Fountain Pen Friendly vs Fountain Pen Fun Paper

John BosleyPaper 5 Comments

I talk a lot about paper that is fountain pen friendly. I truly believe that using good paper is one of the most important aspects of writing with fountain pens. But today I want to talk about something a little different, and that’s paper that is fun to use with fountain pens, or what I like to think of as “fountain pen fun” paper.

What Is Fountain Pen Fun Paper?

So how would I define fountain pen fun paper? Let’s start off by defining what it is not. There are many papers out there that are fountain pen friendly, but for one reason or another, are just boring to write on. It doesn’t matter how little they feather or bleed, they’re just not exciting to use. A few that immediately come to mind are Rhodia, HP Premium32 and Mnemosyne. While all are very fountain pen friendly, in my opinion all of them are also boring to use.

So fountain pen fun paper must be the opposite of boring, right? Exactly! It shows shading and sheen. It has an interesting texture. It handles copious amounts of ink (and maybe even water). In short, it is not just fun for writing, but also for playing. Have you ever played with your pens and ink? I have to admit, it is quite a fun experience. If you’re interested, the most critical part of pen play is the paper that you use.

fountain pen fun paper hippo noto notebook

Finding paper that you love playing with fountain pens on is such a treat.

Fun Paper Recommendations

Now that you’re (hopefully) interested in learning more about fun paper to use, I’ve got some recommendations for you! I’ll break it down into some of my favorite papers, both for writing and for playing. By default, all of the papers are fountain pen friendly, so regardless of which category they’re in, all papers work well for ordinary fountain pen use. Let’s dive in!

Writing Papers

One of my absolute favorite papers to write on is Romeo paper, which is made by Itoya. Writing on it is an experience unlike any other paper. The surface is very smooth, but not quite slick. The best words I can use to describe it are silky and buttery. It truly brings a smile to my face every time I use it and I find myself trying out every single pen that I have inked up just to see how they feel on it.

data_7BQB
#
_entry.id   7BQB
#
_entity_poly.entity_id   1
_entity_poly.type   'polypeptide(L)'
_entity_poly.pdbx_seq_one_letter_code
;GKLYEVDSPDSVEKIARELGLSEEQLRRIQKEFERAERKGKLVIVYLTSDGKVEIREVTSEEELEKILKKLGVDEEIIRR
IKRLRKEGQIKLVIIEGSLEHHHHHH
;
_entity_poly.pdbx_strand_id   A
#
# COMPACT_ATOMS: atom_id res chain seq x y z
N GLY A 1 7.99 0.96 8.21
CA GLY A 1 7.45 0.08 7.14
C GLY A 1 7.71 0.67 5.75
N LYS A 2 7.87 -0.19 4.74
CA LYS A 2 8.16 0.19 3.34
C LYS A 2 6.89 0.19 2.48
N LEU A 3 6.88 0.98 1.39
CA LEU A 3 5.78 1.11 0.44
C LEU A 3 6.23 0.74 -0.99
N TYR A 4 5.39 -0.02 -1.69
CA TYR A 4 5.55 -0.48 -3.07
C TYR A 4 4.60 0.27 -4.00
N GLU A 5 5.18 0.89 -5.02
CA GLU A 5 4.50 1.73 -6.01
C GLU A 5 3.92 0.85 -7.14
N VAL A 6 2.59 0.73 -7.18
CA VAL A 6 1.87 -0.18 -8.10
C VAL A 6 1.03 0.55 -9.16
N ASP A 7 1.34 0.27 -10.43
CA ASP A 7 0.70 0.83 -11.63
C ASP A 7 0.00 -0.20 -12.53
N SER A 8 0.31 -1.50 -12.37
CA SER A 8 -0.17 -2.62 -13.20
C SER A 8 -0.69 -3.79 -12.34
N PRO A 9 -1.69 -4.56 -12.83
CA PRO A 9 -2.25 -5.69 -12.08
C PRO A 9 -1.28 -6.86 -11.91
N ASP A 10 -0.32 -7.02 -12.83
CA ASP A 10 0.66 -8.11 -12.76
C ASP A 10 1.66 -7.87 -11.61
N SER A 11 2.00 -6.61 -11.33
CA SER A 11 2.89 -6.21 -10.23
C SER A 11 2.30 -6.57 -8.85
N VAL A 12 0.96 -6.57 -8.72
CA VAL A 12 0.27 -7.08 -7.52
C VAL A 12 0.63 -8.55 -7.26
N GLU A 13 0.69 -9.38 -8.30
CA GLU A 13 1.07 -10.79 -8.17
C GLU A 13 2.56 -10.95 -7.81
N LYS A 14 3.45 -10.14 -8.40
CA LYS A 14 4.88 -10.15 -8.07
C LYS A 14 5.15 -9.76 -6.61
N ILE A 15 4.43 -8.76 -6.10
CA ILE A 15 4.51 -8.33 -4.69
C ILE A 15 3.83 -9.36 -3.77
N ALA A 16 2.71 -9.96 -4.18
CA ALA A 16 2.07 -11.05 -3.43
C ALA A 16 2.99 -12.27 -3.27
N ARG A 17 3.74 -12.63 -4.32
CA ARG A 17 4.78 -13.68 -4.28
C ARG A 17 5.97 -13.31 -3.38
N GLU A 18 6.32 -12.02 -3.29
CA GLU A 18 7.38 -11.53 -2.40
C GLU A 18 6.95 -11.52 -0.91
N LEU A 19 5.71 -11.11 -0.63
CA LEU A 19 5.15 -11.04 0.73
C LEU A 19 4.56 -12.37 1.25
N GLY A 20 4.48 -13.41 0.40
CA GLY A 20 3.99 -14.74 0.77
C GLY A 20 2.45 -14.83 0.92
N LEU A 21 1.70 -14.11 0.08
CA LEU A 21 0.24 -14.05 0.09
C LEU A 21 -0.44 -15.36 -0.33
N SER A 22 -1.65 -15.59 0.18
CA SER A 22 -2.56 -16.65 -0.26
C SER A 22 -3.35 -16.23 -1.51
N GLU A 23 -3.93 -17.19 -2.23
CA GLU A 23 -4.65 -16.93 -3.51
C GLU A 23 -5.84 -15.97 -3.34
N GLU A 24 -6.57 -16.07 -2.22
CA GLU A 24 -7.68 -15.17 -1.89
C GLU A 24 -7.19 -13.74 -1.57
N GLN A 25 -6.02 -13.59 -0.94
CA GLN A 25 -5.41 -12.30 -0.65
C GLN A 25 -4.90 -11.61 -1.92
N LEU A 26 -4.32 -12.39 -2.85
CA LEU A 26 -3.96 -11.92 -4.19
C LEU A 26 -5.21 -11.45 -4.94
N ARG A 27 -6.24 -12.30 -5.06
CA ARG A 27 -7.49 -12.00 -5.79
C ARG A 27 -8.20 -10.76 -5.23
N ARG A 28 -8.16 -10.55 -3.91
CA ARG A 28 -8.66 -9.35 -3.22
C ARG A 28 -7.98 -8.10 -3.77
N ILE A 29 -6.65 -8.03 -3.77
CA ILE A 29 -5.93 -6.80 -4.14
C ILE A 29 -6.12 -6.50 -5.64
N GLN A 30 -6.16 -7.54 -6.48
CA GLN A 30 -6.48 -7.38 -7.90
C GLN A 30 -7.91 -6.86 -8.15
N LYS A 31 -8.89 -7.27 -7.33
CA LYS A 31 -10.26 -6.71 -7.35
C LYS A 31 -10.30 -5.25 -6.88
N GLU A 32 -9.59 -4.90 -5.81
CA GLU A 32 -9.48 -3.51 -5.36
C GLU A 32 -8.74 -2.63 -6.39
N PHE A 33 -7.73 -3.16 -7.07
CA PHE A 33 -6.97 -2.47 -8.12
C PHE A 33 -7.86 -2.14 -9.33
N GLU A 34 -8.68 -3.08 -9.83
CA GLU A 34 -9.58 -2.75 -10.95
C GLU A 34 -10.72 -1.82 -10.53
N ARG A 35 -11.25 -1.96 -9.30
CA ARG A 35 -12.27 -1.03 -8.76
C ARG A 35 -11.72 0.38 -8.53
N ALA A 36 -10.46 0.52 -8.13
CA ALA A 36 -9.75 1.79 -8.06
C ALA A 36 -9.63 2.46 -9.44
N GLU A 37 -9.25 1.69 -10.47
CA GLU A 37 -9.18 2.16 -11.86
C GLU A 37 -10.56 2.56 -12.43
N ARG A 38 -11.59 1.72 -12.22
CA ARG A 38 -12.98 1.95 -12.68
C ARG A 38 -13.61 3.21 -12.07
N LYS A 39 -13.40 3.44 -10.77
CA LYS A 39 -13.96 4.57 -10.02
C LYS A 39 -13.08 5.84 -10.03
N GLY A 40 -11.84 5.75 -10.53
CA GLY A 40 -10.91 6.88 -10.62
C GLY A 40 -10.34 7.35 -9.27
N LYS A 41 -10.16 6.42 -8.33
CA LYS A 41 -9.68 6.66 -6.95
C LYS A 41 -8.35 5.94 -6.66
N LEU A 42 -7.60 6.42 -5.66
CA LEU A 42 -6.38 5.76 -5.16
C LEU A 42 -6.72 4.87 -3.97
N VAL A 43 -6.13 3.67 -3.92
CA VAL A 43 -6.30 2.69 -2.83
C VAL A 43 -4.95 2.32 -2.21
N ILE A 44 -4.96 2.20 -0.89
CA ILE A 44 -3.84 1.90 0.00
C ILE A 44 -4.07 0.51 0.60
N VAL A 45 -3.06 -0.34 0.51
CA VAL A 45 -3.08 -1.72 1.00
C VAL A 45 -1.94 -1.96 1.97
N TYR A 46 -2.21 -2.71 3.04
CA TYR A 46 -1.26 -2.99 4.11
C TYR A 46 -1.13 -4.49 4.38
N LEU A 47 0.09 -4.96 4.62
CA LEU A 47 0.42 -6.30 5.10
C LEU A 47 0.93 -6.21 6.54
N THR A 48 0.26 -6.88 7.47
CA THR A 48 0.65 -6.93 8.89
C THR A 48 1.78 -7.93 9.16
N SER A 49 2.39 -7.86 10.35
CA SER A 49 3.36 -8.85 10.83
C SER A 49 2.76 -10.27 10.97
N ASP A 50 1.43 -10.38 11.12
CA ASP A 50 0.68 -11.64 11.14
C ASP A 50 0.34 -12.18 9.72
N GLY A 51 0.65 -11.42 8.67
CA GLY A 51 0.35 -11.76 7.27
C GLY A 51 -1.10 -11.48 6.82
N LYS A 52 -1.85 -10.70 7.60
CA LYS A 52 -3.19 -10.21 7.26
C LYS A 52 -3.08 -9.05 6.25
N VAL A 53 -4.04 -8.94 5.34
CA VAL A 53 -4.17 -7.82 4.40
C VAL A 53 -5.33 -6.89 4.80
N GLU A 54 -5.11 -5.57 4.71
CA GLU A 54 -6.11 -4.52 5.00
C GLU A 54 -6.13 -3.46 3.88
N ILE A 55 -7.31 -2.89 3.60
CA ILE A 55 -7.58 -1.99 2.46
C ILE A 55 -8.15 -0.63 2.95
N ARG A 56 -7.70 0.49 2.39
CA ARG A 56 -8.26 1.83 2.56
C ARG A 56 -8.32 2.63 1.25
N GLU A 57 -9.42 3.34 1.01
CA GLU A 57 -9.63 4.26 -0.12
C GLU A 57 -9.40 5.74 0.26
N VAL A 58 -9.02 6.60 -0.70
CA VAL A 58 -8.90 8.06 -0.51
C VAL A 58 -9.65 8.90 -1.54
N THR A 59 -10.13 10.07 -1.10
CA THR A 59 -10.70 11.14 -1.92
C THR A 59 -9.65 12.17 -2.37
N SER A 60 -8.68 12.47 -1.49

fountain pen fun paper itoya romeo

This Romeo paper from Itoya is some of my favorite to write on.

Another paper that I find myself writing on with every pen that I have inked up is Cosmo Air Light from Yamamoto. This paper also has an interesting feel when you write on it, and it handles ink very well and shows amazing amounts of both sheen and shading, typically even more than Tomoe River! I find myself doodling on it just to see how different inks look.

fountain pen fun paper yamamoto cosmo air light

Cosmo Air Light from Yamamoto handles ink so well and makes it look fantastic!

You may know that I doodle with fountain pens fairly often and my go-to paper for this is Midori MD. Inks look great on it, it is wonderful to write on and it will even stand up to some water being added to it. While it may not be unusually fun for everyday writing, it is one of the papers I use the most when I doodle for fun.

fountain pen fun paper midori md

Midori MD notebooks handle fountain pen ink very well and are my go-to for doodling.

Playing Papers

While I don’t mind writing on Tomoe River, it is by no means my favorite paper. For writing, that is. When it comes time to play, it’s one of my first choices. Many people know that it shows more sheen than most papers, but that comes at the cost of increased dry times. One benefit of these long dry times seems to be that the paper can handle incredible amounts of ink and water without issue. This is one reason I like it so much for playing. Since it is so thin, it does tend to crinkle a bit, but this doesn’t bother me. Ink will still show through to the other side when enough is applied, but when you’re playing with ink and water, chances are you’re not going to use both sides of a sheet.